New Zealand, I’ve got to hand it to you. You’ve accomplished something totally unexpected. Move over Scottish shortbread, I have a new favorite cookie. Or biscuit, as the case may be.
Okay, now are you ready for my super-cheesy segue to talking about Sunset at Pencarrow? Here it is:
At first, I didn’t think I was going to like Afghans, much like Rusty didn’t think he was going to like Nate. Later though, it’s just possible that Nate became Rusty’s very favorite flavor. (I swear I can see you readers rolling your eyes, hear your groans. Still, I can’t apologize.)
Read on for the blurb and a tiny, quite NSFW excerpt (because sex and chocolate, chocolate and sex). Enjoy! (And then make yourself some Afghans, a wonderful New Zealand treat, to eat while you read the book. Hah! How’s that for a tacky plug!)
Kiwi Nathaniel Dunn is in a fighting mood, but how does a man fight Wellington’s famous fog? In the last year, Nate’s lost his longtime lover to boredom and his ten-year job to the economy. Now he’s found a golden opportunity for employment where he can even use his artistic talent, but to get the job, he has to get to Christchurch today. Heavy fog means no flight, and the ticket agent is ignoring him to fawn over a beautiful but annoying, overly polite American man.
Rusty Beaumont can deal with a canceled flight, but the pushy Kiwi at the ticket counter is making it difficult for him to stay cool. The guy rubs him all the wrong ways despite his sexy working-man look, which Rusty notices even though he’s not looking for a man to replace the fiancé who died two years ago. Yet when they’re forced to share a table at the crowded airport café, Nate reveals the kind heart behind his grumpy façade. An earthquake, sex in the bush, and visits from Nate’s belligerent ex turn a day of sightseeing into a slippery slope that just might land them in love.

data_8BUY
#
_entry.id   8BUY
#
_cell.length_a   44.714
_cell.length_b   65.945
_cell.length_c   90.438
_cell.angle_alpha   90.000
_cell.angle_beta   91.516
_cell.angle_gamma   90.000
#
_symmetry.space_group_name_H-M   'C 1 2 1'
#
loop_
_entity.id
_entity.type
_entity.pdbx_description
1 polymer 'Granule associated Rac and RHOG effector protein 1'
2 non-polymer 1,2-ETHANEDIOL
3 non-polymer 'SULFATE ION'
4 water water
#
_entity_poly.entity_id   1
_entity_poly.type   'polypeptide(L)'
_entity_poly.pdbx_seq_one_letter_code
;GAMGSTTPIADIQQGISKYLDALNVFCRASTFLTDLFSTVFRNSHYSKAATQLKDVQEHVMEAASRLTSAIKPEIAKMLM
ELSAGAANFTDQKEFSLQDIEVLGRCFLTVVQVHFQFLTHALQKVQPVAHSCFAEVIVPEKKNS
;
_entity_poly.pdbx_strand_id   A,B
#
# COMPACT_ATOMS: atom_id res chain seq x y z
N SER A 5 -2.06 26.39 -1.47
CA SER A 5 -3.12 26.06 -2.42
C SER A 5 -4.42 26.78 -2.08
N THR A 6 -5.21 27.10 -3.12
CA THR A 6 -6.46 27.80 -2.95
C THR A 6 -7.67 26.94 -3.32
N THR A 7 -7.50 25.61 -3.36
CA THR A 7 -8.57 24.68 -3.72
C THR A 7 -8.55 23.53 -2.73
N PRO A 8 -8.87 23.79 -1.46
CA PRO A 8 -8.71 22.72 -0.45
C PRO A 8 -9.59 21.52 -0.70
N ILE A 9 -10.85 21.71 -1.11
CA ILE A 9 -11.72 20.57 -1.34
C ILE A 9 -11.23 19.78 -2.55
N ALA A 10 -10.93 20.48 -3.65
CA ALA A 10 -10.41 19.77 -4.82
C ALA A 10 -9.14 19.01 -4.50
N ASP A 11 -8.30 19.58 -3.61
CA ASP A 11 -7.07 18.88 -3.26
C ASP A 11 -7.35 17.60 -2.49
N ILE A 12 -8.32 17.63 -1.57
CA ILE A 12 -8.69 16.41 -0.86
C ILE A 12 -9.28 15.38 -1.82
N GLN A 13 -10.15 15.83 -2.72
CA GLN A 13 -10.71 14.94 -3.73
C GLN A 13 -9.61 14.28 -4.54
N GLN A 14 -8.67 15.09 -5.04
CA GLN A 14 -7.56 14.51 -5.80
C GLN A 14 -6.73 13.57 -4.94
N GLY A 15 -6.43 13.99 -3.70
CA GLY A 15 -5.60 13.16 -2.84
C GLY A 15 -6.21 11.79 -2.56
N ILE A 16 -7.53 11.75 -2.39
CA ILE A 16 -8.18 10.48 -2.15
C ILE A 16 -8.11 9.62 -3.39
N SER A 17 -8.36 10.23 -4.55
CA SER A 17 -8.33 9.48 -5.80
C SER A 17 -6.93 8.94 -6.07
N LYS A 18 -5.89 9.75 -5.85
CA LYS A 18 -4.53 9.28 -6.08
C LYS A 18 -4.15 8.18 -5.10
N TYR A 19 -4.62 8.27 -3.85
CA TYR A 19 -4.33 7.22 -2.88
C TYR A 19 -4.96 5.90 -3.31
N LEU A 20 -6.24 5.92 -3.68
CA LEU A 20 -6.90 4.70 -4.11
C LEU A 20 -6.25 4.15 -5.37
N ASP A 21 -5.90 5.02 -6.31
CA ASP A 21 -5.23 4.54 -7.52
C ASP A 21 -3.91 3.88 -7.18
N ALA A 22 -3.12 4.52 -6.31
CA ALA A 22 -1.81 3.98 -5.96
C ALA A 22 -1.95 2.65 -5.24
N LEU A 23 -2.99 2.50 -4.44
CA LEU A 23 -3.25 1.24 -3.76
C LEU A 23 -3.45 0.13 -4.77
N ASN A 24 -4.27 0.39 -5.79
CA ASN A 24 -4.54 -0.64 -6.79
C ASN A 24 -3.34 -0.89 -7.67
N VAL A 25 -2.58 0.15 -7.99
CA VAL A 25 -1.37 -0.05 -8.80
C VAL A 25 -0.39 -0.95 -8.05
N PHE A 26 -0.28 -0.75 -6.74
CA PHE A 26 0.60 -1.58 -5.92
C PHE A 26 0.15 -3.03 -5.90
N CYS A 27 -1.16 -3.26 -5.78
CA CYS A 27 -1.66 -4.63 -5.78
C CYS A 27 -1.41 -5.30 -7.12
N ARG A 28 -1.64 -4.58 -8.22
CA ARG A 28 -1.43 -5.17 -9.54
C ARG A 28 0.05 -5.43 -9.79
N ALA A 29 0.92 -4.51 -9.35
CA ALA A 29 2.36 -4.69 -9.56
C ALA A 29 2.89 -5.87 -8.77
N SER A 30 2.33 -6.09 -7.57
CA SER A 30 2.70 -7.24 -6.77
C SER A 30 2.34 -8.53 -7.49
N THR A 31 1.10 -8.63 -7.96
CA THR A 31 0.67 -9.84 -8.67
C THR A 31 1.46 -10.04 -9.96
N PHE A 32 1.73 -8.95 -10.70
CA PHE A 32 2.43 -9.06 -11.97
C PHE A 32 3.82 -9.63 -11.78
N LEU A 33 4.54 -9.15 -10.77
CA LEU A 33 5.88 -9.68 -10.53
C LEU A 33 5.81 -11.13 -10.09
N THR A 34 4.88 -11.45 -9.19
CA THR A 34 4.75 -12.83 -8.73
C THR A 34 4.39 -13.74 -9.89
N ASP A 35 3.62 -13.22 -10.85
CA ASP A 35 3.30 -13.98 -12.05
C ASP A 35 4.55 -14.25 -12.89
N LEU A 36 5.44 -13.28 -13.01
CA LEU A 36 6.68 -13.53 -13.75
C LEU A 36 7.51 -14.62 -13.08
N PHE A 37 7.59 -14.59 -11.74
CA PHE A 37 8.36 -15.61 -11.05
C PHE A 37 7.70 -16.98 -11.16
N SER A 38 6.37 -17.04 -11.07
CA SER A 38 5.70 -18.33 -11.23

World of Love: Stories of romance that span every corner of the globe.
And the excerpt:
They’d fallen asleep zipped into the sleeping bags and covered with their thin blankets. Rusty hadn’t wanted to break the connection with Nate—even if it had been nothing more than sex. They weren’t spooning, not quite that intimate. Yet when he woke with the smell of Nate and sex permeating the darkness, he became a slave to it, couldn’t seem to stop himself from wrapping his body around the man. He may even have groaned as he pushed his erection against Nate’s prickly-haired thigh. Of course Nate woke up, and before Rusty could even start to think or talk, Nate took his lips in a hard, biting kiss. Heat surged through Rusty. He broke away, unzipping the bags to push the covers back so he could follow his nose down to Nate’s cock, which was already leaking precum and gleaming in the moonlight. The sight and smell of it entranced Rusty like a hypnotist’s gem, and he lowered his mouth down to savor the taste. He knew right then that the memory of blowing Nate would be burned into his brain as one of the hottest things he’d ever done.
Here’s some buy links, and you can get 30% off at the Dreamspinner Store if you use code PENCARROW at checkout!
Thank you, Rhys, for hosting us on our blog tour, and thank you all you readers for stopping by. Anne and I would love to have you visit us elsewhere on the blog tour. For a complete schedule and links to the blogs, just click right here.
Last but not least, here’s a link to the giveaway—win book money or books!
Lou Sylvre and Anne Barwell’s Sunset at Pencarrow Giveaway